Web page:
No Knead Sourdough Cinnamon Raisin Bread Recipe
Sweet cinnamon, brown sugar, and juicy raisins leave a swirl of goodness inside this lovely whole wheat sourdough bread. This recipe makes 2 loaves.
Servings 2 loaves
For the dough
- 555 grams Whole Wheat Flour
- 555 grams All Purpose Flour
- 809 grams Water, room temp 3¾ cup
- 20 grams Salt 1 Tbsp
- 116 grams ripe unfed Sourdough Starter/culture ½ cup
For the Filling
- 1/2 cup brown sugar firmly packed
- 2 Tbsp Cinnamon
- 1/2 cup Golden Raisins or regular raisins soaked in 2 Tbsp orange juice or warm water to soften
- Butter or oil for brushing the dough and the pan
Mix the whole wheat and all purpose flour, and salt together until combined.
Add the water and sourdough culture/starter and stir with a wooden spoon or spatula until combined. If the dough looks a bit dry, you can add an extra tablespoon of water at a time because whole wheat flour absorbs a lot of water. You don't have to knead the dough because the long fermentation will create the structure you need.
Cover the bowl with plastic wrap and let ferment at room temperature for 8-12 hours. Because there is no dry yeast added, the sourdough fermentation is very forgiving, in that it takes a lot to over-ferment a sourdough bread dough.
Shaping the Dough
When the dough has doubled in size, place the dough onto your counter and cut the dough in half. Shape each half into a 6 x 20-inch rectangles. You want it to be the same width as your loaf pans after rolling it up. Spread melted butter or oil over the rectangle.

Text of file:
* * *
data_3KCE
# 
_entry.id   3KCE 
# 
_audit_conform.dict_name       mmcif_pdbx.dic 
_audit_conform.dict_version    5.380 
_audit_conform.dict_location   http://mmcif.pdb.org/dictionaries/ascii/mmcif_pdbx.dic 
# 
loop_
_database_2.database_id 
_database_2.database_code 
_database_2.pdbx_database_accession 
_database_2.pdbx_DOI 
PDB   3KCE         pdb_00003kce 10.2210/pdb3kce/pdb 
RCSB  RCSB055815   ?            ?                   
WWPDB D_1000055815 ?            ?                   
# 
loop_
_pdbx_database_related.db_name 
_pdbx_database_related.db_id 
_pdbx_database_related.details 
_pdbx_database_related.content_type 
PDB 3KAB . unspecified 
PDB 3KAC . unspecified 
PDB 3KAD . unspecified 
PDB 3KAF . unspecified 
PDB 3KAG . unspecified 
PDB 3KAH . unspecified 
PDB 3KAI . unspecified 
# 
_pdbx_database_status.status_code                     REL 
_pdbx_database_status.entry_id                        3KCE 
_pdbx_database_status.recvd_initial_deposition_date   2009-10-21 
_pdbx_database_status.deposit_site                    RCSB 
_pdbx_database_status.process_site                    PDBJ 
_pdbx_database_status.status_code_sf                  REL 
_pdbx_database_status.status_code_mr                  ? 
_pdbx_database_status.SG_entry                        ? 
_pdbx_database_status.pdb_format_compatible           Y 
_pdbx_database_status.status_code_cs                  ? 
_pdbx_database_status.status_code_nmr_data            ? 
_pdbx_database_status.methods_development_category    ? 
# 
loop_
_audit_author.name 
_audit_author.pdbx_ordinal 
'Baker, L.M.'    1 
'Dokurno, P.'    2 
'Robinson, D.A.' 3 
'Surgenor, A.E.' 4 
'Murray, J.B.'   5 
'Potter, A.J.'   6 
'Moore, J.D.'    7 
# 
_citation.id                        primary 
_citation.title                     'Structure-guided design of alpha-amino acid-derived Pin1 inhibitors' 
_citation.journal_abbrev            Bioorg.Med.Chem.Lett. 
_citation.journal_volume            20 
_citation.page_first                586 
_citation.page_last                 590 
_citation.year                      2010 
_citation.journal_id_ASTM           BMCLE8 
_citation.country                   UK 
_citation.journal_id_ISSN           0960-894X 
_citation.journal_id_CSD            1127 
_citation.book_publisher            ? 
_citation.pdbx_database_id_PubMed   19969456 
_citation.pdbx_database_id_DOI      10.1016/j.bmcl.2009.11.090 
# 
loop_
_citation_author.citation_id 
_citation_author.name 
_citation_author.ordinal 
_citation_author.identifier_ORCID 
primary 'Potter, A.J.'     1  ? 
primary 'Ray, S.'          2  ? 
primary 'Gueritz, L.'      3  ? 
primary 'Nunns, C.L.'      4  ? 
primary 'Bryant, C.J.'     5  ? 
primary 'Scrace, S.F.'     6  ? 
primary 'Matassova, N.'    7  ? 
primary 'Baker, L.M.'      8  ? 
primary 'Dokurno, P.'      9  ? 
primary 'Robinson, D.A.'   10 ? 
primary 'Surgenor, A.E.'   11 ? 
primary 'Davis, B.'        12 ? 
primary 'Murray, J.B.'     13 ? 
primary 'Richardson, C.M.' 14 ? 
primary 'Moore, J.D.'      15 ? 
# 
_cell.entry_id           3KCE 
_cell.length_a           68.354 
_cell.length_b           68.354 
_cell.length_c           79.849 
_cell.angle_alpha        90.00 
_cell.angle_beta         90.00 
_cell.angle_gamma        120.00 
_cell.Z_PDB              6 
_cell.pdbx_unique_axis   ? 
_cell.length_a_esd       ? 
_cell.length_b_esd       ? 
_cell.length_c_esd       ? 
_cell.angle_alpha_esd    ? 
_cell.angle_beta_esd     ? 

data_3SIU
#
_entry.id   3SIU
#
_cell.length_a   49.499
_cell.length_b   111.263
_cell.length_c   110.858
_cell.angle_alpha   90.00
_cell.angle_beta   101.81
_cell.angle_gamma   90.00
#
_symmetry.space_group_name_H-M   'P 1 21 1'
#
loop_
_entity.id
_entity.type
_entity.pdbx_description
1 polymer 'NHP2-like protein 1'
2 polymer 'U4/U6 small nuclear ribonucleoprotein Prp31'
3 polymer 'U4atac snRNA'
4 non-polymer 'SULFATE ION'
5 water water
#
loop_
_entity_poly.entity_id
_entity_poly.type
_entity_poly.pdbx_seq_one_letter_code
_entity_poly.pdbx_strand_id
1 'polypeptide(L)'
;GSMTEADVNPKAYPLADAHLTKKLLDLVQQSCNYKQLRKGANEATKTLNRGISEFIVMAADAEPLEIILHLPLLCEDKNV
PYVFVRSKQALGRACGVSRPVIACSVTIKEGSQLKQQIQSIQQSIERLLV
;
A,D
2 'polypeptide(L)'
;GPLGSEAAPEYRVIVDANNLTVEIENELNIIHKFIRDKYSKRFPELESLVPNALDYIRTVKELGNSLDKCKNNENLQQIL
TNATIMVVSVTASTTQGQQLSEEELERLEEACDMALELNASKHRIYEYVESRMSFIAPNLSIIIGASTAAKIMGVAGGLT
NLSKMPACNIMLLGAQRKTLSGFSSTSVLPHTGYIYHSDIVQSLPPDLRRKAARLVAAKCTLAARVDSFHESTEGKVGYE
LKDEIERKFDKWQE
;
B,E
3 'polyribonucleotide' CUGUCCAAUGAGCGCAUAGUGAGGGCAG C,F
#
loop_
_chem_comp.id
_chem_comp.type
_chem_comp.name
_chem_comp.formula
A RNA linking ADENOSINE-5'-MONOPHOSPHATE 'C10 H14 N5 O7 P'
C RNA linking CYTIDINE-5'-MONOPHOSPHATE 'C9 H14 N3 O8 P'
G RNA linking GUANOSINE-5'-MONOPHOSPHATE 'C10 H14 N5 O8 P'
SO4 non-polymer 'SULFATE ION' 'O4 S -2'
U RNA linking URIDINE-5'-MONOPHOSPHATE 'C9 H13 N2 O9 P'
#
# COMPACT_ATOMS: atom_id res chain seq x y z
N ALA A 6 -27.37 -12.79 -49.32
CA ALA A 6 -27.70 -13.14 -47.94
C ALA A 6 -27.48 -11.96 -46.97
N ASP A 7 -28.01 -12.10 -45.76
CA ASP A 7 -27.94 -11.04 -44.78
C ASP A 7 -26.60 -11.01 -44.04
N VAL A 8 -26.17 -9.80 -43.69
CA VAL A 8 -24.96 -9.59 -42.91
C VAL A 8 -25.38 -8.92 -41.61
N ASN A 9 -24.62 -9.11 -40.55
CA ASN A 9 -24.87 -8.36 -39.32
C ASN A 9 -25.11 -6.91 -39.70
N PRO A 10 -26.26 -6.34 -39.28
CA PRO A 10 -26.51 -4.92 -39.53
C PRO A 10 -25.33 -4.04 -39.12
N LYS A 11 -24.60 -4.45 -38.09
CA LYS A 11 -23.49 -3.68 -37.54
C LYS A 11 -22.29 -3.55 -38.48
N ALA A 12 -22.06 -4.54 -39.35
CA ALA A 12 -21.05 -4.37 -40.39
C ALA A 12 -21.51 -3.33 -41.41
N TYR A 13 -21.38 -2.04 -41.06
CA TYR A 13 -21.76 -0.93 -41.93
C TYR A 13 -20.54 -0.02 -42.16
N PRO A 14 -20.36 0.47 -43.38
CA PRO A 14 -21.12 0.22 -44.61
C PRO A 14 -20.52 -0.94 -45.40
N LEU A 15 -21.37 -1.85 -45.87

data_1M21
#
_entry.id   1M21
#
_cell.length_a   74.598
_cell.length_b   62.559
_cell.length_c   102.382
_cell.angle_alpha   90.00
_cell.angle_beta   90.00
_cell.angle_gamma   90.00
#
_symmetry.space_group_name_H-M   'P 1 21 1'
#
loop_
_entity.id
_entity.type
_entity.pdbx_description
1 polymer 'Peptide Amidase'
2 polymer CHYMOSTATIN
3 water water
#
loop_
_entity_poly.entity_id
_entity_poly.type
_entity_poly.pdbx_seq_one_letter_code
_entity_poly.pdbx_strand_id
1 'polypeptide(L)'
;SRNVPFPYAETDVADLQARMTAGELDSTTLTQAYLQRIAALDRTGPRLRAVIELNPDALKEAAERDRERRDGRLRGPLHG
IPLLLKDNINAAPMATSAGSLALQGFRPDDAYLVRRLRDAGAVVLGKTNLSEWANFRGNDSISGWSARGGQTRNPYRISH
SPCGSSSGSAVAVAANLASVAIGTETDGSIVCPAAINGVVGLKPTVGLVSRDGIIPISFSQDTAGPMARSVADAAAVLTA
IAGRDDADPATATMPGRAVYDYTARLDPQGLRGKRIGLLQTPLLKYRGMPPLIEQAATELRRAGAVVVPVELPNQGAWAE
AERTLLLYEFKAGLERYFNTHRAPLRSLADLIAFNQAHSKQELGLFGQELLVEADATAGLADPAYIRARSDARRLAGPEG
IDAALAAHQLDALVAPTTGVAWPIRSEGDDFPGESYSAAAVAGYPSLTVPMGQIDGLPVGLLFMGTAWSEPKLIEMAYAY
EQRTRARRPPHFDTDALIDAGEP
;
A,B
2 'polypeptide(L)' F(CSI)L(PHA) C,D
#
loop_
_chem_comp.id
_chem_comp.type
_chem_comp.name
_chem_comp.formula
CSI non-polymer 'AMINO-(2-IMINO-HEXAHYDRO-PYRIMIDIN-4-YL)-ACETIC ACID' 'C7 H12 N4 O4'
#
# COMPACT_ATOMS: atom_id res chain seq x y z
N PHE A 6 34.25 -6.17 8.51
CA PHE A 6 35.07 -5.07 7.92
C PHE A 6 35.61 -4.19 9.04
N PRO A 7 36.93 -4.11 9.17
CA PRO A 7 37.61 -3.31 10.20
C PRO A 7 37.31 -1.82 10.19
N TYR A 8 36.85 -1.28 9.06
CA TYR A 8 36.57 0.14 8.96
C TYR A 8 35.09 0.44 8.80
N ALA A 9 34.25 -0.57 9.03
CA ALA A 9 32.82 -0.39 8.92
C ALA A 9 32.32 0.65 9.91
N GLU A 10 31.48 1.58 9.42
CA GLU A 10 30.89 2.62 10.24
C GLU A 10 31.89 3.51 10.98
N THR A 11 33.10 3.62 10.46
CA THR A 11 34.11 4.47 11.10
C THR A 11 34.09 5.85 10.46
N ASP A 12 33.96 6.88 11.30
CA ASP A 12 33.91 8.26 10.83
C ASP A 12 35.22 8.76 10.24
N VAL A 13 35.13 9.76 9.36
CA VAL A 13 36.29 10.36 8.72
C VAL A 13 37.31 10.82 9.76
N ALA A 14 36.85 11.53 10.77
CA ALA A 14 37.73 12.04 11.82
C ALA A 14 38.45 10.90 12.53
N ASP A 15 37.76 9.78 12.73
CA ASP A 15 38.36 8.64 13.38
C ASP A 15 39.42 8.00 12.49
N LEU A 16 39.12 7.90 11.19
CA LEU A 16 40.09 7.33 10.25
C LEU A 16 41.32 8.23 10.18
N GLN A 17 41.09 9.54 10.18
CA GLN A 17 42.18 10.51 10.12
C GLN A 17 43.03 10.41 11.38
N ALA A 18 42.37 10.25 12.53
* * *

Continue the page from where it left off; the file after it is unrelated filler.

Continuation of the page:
Spread the cinnamon and brown sugar filling all over the rectangle, leaving about an inch open at the ends. Add the raisins on top. Roll the bread like a jellyroll and pinch the ends together to seal the bottom.
Brush a loaf pan really well with butter or oil. Place the dough in the pan. Once it's in the pan, take your fingers and lift the dough away from the sides all the way around and add a little extra butter or oil around the edges of the dough to keep it from sticking. Smooth back out and cover with plastic wrap to proof.
Proofing the bread
You can proof the bread one of two ways.* Proof the bread in a warm spot in your kitchen or inside a completely cooled oven with the light turned on to keep it warm for 60-90 minutes or until it's almost doubled in size.* Or for convenience, you can proof the bread overnight in the fridge if you want to bake it first thing the next morning. The temperature of the fridge will slow down fermentation so it doesn't over-proof. If it's still not completely proofed in the morning, you can put in on the counter for 15-30 minutes until it's proofed.
Bake at 350 degrees for about 55 minutes. The top should be a golden brown color. If you are unsure if it's baked in the center, remove it from the loaf pan and tap the bottom of the bread. If it sounds hollow, it's ready.
Let rest for 30 minutes before slicing because the center will still be setting.
Always use ripe unfed sourdough starter to make bread rise. That means your starter will be at it's peak ripeness about 4-8 hours before making this recipe.
If you want to bake it first thing in the morning as soon as you get up, you can start this bread the morning before, let it ferment all day at room temp, fill and roll it, and let it proof in the fridge overnight. The extra fermentation time is great for the nutritional value and for ease of digestion.
You can also mix the dough, let it ferment overnight, fill and shape the next morning, proof, then bake. Just keep in mind you will need 2-2 1/2 hours the next morning to finish that process.
This bread freezes perfectly. Simply wrap really well in plastic wrap once it's completely cooled.